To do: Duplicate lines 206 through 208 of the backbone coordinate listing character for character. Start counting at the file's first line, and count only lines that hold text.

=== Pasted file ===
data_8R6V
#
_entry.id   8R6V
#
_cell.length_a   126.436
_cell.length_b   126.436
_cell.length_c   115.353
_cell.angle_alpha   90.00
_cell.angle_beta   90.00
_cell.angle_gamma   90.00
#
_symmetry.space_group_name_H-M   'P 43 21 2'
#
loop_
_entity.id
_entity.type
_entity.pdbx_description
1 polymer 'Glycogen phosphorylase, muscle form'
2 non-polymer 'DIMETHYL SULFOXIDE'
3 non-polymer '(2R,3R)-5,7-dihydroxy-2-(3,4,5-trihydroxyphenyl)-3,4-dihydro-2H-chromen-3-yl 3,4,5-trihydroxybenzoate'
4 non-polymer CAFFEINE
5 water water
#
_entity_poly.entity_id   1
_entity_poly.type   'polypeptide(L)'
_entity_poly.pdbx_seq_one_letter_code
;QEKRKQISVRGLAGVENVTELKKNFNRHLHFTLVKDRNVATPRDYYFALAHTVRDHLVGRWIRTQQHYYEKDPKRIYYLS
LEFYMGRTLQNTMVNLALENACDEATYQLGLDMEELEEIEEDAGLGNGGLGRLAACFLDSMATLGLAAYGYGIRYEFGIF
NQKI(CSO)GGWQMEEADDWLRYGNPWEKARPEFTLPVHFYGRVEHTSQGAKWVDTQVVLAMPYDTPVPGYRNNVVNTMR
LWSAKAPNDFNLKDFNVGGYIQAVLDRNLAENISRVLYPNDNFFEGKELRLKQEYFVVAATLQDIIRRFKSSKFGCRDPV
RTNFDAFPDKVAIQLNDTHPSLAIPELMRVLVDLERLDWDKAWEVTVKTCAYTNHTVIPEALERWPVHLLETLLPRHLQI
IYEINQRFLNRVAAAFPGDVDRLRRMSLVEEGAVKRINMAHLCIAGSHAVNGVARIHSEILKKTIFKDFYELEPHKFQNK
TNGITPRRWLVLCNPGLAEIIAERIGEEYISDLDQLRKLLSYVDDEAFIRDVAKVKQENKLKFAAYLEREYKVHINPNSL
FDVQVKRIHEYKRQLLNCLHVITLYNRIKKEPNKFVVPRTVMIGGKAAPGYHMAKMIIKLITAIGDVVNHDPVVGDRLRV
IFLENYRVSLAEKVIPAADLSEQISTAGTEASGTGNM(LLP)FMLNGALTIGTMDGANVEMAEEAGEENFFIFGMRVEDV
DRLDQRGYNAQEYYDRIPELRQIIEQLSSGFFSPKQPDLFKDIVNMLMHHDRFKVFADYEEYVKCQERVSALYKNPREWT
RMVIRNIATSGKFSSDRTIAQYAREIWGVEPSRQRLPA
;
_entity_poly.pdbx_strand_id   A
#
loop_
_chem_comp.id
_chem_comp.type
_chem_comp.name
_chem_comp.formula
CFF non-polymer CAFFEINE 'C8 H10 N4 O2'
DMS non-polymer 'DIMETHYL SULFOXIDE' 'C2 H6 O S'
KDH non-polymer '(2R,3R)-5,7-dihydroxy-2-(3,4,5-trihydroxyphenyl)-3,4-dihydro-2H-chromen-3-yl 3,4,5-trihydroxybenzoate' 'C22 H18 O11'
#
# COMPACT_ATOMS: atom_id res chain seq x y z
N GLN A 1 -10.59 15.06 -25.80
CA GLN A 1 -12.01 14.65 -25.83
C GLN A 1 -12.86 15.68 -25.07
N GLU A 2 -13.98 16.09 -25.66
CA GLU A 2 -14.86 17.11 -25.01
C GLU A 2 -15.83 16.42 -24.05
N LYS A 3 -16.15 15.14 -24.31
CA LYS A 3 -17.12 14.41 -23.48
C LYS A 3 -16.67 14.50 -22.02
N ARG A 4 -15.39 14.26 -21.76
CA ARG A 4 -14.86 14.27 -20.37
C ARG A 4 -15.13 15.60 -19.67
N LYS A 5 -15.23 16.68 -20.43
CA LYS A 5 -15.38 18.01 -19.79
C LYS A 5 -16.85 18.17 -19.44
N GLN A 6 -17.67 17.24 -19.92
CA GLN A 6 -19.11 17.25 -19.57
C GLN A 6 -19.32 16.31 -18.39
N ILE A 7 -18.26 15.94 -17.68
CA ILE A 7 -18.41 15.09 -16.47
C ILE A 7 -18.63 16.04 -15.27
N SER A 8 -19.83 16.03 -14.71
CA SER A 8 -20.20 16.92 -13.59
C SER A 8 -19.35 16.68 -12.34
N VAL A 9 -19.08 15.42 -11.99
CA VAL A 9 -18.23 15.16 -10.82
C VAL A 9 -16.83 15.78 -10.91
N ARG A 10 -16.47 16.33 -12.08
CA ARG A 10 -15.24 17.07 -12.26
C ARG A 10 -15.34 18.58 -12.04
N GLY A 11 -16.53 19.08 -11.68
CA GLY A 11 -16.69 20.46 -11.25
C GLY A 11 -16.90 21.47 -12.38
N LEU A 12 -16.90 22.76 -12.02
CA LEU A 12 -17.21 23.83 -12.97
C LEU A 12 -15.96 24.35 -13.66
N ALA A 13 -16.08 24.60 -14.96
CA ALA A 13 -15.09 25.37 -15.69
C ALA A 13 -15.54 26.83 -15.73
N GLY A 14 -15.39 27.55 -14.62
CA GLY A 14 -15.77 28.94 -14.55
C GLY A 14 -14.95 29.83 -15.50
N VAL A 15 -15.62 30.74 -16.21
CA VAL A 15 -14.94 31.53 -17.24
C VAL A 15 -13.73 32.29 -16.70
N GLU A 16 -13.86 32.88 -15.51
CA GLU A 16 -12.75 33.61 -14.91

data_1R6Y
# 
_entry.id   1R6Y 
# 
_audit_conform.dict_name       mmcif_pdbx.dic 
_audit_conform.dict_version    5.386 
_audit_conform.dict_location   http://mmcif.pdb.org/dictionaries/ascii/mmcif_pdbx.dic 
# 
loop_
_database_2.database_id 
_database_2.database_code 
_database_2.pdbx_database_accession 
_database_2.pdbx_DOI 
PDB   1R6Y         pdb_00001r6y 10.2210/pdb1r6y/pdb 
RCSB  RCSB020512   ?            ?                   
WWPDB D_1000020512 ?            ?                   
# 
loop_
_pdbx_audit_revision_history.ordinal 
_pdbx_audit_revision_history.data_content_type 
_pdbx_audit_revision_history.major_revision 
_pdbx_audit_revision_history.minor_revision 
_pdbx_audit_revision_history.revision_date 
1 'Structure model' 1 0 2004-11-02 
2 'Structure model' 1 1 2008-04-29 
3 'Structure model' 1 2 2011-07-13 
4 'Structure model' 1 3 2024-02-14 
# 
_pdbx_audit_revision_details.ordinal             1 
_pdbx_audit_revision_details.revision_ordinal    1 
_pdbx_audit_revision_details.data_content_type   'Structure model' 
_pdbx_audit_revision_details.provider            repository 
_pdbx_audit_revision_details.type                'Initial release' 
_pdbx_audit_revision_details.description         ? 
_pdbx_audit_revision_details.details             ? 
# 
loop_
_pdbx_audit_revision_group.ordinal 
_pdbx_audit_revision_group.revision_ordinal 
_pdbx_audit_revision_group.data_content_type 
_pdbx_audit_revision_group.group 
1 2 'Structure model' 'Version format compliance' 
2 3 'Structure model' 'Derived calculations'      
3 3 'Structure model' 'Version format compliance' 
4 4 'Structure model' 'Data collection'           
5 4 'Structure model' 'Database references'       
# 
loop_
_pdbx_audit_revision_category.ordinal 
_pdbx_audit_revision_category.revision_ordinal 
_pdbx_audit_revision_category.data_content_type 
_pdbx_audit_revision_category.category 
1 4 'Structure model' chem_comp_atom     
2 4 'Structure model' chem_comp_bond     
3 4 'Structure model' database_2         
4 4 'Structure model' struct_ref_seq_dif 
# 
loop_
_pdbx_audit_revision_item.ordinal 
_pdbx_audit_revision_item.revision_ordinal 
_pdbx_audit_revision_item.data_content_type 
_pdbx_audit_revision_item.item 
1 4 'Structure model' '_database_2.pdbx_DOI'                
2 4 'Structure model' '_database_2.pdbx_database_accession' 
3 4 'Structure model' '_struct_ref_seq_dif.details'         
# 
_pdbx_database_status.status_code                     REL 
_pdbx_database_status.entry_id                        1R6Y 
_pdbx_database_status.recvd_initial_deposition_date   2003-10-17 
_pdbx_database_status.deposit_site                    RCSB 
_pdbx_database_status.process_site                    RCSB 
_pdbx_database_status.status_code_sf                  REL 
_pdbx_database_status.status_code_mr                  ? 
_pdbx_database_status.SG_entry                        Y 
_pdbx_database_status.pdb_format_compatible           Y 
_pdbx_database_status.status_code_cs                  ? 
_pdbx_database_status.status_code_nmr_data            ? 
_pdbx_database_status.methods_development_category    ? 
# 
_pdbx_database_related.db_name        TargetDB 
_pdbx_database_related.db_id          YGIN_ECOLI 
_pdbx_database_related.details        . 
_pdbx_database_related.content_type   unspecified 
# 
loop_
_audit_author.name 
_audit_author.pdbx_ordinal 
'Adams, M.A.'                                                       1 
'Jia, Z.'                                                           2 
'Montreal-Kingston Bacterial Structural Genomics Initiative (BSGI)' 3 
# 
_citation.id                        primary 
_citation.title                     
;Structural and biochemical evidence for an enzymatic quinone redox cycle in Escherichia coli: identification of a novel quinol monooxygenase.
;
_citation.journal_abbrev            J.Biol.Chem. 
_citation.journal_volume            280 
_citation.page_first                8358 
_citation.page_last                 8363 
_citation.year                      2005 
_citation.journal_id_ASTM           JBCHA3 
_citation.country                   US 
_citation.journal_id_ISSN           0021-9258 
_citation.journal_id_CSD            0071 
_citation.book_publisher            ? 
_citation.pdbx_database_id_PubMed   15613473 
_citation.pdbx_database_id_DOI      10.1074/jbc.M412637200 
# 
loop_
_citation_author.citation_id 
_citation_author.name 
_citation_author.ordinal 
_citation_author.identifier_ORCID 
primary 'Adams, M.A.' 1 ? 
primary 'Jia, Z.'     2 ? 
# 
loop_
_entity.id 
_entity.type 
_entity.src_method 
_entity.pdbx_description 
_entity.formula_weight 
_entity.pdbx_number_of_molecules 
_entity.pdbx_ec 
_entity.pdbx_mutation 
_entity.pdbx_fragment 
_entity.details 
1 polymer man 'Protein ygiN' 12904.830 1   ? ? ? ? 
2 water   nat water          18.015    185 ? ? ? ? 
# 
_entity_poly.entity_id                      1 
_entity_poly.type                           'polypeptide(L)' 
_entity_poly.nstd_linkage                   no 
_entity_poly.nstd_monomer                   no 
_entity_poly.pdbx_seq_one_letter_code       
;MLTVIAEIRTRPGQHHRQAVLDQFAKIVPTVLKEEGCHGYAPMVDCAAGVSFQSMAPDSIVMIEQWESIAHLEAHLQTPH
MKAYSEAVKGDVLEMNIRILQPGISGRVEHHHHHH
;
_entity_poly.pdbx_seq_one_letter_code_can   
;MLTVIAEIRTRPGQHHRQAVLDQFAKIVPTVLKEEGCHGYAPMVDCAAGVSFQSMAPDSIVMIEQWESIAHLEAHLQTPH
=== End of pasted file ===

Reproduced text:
loop_
_citation_author.citation_id 
_citation_author.name 